The good news is that all the parts have come in so I can start experimenting with the 6050 IMU and my Nano clone, to see if I can work out an auto leveling system for the Manitou.

The bad news is that last night I did some drawing to determine how much of a pitch and roll angle the crane could be at and I would be able to level it using the outriggers with no blocking.  Turns out itís not so much.   Iíve attached a JPG of the 3D PDF since some people seem to not be able to view the PDF.   
 


In itsí current configuration the outrigger pad, circled in brown, will extend about another 3Ē to the right, actually 77mm for those of you that are Imperially challenged.  The outrigger will pivot around the location circled in blue.  The outrigger assembly is driven up and down by the ram, the yellow part right above the outrigger.  The ram will have about 3/4Ē of travel, call it 20mm.  This translates to about a 1-1/4Ē, call it 30mm, vertical travel of the leveling pad.  In itself, this is not bad.  However thereís almost 1Ē of ground clearance to the leveling pad, call it 24-25mm, so thereís less that 1/4Ē of actual vertical movement before the ram reaches the end of itsí stroke.  Iím going to have to either use blocks almost all the time, or I need to redesign the outrigger rams.

I think Iíve got 3 options on the redesign:
1) Raise the ram motors a lot Ė maybe 20-25mm!  I donít know if Iíve got room to do this and still clear the molded in counterweight.

2) Move the ram motor assembly from centered on the outrigger to the far side of the outrigger.  The far side would be away from the 2 outriggers.  This would allow me to move the point where the ram attaches to the outrigger from the top of the outrigger to the bottom.  This would give me approximately an additional 20mm of ram travel.  The additional ram travel would give me an additional 30mm of vertical travel on the pad.  The problem with this option is Iím not sure Iíve got enough clearance between the wheel and the outrigger for the ram.

3) Move the ram motor assembly from centered on the outrigger to the inside of the outriggers.  The inside would be between the 2 outriggers.  The problem with this option is Iím not sure where the ram would be in relation to the outrigger extension motor.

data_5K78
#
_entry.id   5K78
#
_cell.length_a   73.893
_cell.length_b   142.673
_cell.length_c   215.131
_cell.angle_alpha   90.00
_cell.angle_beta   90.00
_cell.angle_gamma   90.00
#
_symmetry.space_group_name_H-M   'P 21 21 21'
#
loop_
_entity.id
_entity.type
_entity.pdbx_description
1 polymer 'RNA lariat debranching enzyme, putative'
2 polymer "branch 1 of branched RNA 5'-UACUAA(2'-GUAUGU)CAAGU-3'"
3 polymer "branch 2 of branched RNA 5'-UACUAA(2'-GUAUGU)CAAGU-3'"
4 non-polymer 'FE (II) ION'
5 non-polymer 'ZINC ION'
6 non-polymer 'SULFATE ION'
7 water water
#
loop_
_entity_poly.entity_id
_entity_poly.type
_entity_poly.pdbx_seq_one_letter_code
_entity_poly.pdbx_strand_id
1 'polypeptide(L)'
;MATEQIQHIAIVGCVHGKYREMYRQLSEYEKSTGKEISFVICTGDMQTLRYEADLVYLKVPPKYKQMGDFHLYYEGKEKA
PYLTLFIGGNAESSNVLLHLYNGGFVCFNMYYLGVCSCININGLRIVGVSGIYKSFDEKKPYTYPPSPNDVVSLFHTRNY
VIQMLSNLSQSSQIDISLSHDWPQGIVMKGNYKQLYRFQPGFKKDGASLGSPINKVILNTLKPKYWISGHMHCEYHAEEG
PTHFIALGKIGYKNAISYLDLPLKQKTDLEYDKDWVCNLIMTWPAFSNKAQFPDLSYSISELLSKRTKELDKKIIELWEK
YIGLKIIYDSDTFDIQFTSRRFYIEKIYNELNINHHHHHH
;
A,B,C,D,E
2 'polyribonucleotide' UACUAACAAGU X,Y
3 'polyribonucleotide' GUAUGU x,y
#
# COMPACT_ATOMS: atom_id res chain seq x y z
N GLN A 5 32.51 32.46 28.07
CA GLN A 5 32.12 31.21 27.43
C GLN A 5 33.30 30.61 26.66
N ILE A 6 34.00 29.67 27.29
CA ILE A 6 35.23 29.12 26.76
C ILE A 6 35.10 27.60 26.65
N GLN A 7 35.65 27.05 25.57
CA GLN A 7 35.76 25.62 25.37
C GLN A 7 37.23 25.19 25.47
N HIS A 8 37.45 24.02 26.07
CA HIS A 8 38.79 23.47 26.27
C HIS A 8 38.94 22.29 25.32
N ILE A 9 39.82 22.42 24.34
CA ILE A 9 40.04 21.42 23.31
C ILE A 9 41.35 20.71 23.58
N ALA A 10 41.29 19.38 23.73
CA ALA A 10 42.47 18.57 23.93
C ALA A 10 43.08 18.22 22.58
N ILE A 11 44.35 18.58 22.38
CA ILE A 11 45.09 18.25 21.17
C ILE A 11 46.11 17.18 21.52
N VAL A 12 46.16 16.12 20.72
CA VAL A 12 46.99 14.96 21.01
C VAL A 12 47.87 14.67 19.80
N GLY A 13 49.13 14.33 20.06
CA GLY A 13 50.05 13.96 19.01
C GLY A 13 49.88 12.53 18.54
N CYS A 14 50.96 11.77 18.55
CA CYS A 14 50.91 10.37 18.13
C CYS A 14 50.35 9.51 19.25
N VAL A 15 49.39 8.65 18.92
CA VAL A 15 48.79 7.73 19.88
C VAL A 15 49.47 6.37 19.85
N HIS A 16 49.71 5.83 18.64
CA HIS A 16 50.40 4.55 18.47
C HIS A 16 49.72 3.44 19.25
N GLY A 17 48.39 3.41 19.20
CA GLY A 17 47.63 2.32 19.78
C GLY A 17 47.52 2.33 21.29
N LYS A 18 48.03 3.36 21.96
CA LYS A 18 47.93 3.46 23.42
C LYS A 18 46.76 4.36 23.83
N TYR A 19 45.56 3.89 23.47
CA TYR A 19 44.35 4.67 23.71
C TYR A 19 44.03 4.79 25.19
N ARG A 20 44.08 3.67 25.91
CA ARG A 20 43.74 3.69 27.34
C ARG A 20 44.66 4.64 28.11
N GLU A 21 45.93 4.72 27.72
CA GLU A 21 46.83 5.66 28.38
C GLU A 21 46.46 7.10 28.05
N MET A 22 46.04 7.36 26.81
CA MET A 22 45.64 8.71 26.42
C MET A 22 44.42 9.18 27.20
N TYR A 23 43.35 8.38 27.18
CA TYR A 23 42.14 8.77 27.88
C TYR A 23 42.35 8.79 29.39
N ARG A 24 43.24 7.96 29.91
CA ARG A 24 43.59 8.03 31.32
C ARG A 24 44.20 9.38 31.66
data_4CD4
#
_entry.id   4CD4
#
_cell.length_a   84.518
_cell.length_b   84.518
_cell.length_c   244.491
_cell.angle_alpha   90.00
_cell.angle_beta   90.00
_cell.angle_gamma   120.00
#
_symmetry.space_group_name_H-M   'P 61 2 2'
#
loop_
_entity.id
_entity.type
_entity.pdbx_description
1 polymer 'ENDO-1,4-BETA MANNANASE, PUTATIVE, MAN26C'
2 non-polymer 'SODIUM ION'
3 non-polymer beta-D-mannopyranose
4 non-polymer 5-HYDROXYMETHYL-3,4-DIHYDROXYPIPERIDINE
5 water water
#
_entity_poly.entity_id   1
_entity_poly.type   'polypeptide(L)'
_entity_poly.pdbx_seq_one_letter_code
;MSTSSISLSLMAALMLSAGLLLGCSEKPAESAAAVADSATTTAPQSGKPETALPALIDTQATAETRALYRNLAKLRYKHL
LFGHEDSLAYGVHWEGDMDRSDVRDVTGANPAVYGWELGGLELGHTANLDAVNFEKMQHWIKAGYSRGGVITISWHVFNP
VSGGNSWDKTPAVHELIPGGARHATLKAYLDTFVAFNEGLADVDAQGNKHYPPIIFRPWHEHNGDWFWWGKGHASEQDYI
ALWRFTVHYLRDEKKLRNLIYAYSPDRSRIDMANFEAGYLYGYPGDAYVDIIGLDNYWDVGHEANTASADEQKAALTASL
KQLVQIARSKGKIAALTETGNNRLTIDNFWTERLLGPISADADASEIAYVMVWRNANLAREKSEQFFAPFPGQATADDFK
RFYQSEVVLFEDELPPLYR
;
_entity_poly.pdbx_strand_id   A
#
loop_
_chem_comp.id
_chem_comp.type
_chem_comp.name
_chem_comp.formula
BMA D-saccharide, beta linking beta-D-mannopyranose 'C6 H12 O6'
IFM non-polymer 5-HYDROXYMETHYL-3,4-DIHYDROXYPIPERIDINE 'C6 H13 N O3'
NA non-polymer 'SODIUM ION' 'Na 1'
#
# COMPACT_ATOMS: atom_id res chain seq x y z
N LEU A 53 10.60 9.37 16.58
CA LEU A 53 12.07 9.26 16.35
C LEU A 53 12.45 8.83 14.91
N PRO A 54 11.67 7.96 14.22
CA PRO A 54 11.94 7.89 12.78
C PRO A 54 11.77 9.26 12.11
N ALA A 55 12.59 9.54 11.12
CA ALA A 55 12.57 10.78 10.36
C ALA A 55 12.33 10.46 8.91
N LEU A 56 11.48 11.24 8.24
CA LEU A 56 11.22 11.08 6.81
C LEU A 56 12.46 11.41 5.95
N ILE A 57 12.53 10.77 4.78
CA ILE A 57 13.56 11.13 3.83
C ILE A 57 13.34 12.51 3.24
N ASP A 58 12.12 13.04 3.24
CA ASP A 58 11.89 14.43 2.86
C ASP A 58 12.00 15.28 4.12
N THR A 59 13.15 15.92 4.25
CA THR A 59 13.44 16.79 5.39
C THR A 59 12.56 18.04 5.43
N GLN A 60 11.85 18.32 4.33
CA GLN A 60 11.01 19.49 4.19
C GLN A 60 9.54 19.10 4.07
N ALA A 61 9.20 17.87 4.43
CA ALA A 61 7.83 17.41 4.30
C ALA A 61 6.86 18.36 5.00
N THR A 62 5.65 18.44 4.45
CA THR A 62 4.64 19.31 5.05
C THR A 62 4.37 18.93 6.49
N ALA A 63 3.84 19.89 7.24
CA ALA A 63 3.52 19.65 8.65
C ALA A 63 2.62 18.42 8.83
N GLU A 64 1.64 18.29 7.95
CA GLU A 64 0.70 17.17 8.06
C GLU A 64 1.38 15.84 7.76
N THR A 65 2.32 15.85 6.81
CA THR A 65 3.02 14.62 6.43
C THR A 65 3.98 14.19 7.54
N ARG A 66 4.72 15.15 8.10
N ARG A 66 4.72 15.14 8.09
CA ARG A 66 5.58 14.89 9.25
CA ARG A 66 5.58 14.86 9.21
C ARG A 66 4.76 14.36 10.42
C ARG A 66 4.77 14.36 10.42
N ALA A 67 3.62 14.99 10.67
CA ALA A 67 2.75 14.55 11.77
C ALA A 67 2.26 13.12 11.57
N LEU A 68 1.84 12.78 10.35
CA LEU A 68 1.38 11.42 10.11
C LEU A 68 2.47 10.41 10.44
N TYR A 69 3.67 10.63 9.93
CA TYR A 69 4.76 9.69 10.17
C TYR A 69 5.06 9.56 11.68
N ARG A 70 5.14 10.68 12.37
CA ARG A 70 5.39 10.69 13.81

If I can get another 20mm of ram travel, that translates to 30mm of vertical movement for the leveling pad at full extension.  I could lower the leveling pad about 1-1/2".  Which if I measured it right means I would be able to correct for a +/-13į roll angle and/or a +/-9į pitch angle on the crane.

Don
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CNC / Re: The Devil made me do it
« Last post by ddmckee54 on September 22, 2021, 03:20:02 PM »
SOME of my original B&D dogs had the barbed prongs sticking up, but these things are old enough that they'd turned brittle and some had just broken off.  The prongs don't add to the holding power of the dogs, they just keep the dogs from falling out when you turn the Workmate over.  I didn't bother modeling the prongs because I couldn't think of any orientation to print the model with the dogs that wouldn't require a lot of support.  Most of the time when I use the Workmate I'm using it as a vise.  The dogs just get in the way of doing that so I take them out.  That's probably why I found 3 of them in one spot, and the 4th someplace else. 

Google Photos has worked for me so far and it's free - as long as I keep my file storage to under 17GB.  Even at a couple of MB per picture that's a LOT of pictures, probably not many videos though.  I've just got to remember to make the album a shared album, not a private album like it originally was.  I also had that problem on another forum.  It took me a while to figure it out because I can see the pictures anywhere Google recognizes me, whether I'm at home or at work.  So I thought other people would be able to see them too, since I provided the link.

Don